The Mobile Secutity: BYOD, mCommerce, Consumer & Enterprise 2013-2018 report by Juniper Research finds that more than 80 percent of smartphones devices remain unprotected from malware attacks. As mobile operating systems, including smartphones and tablets, continue to increase in usage, cyber criminals are transitioning their focus from PCs toward the mobile platform.
Although there is an increased risk of smartphone attacks from malware, the report shows consumer awareness is slower to adapt which allows attackers to easily search for ways to circumvent a defense perimeter. Cybercriminals use social engineering to actively persuade users to take shortcuts or to indulge in behaviors that allow the attacker access (Defending Against Web-Based Malware).
Despite low public perception, mobile security software is steadily on the rise due to increased malware attacks over the past two years. The report found that there will be an increase of 325 million mobile devices to have mobile security software installed by 2018, totaling around 1.3 billion devices.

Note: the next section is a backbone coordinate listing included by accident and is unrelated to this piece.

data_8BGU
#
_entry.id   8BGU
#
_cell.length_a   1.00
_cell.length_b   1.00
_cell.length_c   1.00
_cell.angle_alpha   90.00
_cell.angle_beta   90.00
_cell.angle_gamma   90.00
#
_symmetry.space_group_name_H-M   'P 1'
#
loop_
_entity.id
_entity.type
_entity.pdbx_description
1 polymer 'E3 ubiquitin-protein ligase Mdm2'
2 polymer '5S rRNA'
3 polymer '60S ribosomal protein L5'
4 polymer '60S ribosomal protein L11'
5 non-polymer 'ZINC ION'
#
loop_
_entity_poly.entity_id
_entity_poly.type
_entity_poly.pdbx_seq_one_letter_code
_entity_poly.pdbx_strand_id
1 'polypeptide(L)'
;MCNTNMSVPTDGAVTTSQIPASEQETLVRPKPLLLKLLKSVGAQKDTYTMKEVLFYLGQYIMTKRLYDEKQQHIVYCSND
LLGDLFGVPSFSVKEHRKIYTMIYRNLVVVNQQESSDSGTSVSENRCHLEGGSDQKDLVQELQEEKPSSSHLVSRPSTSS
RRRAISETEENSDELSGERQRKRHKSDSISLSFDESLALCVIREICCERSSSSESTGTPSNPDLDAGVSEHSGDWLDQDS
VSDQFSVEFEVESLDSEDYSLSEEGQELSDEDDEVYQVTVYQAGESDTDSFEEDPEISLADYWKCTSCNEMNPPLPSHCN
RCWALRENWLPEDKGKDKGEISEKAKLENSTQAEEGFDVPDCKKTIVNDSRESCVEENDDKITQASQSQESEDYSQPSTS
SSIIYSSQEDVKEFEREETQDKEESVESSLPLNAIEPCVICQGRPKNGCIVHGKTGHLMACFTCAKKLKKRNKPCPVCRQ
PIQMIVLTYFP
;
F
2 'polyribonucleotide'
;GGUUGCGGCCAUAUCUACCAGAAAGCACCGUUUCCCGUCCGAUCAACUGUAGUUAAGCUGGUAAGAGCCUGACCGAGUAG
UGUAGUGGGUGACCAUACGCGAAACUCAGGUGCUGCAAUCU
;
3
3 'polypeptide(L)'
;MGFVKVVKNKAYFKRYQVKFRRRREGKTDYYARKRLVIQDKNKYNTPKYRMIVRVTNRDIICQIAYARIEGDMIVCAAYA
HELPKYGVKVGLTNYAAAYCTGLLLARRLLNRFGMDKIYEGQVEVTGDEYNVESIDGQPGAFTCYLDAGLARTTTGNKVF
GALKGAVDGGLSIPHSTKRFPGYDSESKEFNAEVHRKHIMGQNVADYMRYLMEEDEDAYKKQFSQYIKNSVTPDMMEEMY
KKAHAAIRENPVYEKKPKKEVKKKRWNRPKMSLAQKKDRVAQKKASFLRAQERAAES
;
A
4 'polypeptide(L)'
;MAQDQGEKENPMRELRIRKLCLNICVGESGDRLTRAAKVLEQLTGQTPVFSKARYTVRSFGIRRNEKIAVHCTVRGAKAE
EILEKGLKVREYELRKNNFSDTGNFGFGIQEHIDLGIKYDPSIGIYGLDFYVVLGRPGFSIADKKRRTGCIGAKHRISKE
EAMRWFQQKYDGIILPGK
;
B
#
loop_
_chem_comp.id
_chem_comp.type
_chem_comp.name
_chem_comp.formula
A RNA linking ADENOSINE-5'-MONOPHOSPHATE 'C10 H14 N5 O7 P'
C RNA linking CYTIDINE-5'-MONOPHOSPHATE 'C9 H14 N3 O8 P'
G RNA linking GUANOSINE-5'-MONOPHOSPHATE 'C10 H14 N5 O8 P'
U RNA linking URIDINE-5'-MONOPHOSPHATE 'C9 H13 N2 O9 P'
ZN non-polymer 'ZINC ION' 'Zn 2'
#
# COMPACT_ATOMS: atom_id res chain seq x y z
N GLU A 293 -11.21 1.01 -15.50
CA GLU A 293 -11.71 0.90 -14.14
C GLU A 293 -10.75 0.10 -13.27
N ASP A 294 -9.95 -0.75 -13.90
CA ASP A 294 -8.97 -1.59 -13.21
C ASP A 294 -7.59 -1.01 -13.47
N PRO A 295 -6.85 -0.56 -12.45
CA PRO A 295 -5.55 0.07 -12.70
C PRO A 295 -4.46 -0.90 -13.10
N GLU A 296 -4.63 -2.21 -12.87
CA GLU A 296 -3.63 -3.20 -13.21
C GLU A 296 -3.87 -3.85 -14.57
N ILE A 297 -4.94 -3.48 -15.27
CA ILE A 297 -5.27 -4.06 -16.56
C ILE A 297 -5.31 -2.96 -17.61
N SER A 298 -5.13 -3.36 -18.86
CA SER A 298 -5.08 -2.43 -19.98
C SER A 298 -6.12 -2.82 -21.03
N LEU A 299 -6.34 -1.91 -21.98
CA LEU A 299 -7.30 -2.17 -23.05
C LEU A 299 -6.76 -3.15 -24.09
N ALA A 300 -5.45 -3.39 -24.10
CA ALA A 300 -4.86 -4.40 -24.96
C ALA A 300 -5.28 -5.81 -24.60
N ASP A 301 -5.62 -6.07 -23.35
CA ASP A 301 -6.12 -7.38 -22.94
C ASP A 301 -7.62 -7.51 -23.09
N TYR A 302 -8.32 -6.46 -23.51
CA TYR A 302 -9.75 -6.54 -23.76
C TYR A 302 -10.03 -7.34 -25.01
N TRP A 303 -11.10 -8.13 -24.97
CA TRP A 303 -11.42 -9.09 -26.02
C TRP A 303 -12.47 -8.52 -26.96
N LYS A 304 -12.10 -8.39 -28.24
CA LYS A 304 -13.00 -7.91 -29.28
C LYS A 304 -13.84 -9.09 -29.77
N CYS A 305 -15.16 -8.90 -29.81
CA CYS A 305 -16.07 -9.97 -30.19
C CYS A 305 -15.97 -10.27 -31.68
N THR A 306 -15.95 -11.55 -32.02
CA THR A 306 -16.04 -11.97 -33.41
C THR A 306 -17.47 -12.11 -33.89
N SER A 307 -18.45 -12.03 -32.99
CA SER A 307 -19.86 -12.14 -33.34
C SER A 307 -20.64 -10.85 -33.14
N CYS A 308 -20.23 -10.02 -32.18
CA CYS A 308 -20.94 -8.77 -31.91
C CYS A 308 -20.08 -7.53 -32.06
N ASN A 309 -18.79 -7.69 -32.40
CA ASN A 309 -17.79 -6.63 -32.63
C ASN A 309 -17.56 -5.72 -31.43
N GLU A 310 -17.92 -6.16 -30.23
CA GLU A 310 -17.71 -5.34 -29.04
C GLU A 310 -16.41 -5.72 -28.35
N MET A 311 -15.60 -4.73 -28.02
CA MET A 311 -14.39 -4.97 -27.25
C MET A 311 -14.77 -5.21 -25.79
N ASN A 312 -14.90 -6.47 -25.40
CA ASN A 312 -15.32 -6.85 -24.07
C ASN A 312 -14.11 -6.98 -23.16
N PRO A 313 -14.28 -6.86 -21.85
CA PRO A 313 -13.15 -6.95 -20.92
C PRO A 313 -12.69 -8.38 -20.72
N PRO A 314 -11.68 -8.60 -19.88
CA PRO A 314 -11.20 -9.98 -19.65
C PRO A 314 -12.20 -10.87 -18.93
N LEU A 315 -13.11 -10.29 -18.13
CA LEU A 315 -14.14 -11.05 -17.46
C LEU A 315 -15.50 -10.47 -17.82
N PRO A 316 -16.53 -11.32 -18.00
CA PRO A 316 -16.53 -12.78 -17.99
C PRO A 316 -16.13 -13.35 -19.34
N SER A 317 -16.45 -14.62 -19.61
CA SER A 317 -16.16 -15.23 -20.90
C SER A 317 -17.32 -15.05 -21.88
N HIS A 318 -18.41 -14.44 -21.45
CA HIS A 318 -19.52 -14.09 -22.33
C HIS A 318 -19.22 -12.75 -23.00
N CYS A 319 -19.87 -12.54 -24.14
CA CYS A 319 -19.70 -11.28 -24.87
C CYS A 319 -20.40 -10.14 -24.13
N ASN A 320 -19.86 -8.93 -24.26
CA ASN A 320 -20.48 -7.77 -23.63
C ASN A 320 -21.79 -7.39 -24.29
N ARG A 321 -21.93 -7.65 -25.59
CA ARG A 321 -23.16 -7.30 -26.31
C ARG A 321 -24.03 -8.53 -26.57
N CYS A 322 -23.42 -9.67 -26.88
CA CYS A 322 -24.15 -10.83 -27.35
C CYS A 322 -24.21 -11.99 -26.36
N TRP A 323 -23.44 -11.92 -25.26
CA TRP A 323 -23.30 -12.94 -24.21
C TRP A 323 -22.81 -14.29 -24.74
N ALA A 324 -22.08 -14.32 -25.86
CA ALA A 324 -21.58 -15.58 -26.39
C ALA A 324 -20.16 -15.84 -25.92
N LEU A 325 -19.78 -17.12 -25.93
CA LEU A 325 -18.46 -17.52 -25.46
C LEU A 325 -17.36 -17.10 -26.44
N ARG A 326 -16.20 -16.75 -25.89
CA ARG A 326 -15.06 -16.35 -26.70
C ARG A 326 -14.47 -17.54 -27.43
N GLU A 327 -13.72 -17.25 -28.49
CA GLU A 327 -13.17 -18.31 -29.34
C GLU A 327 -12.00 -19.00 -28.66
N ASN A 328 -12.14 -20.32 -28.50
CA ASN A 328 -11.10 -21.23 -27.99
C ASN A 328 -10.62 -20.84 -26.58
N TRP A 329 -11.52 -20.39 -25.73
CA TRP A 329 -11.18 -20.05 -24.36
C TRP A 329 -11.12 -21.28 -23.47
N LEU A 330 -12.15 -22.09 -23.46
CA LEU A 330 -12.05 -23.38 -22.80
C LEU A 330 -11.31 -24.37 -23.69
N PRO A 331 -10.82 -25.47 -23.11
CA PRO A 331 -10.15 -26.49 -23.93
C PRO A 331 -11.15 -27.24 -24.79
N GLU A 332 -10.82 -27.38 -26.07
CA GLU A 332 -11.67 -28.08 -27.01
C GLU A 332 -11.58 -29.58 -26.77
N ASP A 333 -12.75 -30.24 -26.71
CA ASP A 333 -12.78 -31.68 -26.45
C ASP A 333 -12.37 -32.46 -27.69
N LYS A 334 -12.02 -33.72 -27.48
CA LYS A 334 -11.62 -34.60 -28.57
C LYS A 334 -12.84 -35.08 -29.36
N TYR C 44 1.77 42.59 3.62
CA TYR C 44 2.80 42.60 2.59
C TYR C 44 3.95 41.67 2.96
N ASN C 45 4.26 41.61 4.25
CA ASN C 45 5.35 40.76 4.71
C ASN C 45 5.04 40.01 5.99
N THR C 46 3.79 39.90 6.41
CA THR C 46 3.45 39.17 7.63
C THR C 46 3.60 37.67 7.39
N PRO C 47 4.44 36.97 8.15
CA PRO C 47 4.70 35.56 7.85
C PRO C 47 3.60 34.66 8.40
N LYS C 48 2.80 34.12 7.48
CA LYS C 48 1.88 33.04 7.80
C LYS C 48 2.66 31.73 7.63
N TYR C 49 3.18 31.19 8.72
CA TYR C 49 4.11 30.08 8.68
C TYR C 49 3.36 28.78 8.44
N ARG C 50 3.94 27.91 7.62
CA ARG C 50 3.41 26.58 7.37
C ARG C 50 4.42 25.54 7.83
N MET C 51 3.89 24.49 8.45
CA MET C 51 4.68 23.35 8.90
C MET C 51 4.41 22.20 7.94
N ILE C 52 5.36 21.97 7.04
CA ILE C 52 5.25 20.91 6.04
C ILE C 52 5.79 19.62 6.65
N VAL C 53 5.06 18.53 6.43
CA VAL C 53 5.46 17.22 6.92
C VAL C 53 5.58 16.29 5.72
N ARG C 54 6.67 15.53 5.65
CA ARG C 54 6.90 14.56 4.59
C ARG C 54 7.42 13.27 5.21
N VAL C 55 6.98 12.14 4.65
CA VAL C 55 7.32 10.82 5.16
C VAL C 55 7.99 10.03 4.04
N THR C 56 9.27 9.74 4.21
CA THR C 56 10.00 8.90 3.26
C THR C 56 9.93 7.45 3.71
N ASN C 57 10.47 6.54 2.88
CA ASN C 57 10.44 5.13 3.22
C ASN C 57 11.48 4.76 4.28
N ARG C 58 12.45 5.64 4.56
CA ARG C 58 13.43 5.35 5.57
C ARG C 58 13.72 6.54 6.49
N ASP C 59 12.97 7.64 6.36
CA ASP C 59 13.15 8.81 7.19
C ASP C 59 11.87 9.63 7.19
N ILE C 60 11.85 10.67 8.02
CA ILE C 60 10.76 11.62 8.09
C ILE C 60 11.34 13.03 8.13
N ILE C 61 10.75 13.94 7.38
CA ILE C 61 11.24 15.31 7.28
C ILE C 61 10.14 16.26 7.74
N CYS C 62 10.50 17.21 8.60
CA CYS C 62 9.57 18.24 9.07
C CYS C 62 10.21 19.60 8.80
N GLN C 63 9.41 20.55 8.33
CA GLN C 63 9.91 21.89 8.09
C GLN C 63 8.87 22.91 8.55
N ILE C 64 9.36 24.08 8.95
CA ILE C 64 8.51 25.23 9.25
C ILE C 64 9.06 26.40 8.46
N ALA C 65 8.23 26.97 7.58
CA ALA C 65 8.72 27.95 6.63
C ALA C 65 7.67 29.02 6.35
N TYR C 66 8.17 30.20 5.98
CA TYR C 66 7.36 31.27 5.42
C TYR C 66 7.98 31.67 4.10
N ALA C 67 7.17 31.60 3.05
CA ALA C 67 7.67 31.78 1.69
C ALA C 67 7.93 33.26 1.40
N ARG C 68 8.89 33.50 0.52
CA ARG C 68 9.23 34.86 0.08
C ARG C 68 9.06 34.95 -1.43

As seen with the “TouchID” feature on the new iPhone 5s, protective measures are already beginning to be enacted. Looking back to CSID’s September blog post, Apple Announces Touch ID, a Fingerprint Password Sensor, the “TouchID” finger sensor could “act as a first line of defense against would-be thieves and hackers – even intelligence agencies, to a degree – against identity and content theft, fraud, and surveillance,” reports Zack Whittaker at ZDNet.
Kristin Badgett, CSID Information Security Officer, advises that the best way to protect yourself and your company from web-based cyberattacks and malware is to stay educated on how to spot and mitigate them. Look for suspicious signs in email and online, such as:
- Online or email offers that seem way too good to be true
- Receiving emails from an unrecognized sender or domain
- URLs that seem odd or are off by a few characters or numbers
- Applications running slower than normal or unexpected system behavior
- Look for unexpected program launches, such as a pop-up window, system tray icon, or invisible processes in your task manager
- Look for bad grammar and spelling errors in text of emails and web-based content
- A flux of pop-up advertisements when you had pop-ups blocked
A good rule of thumb to follow: When in doubt, don’t click on it!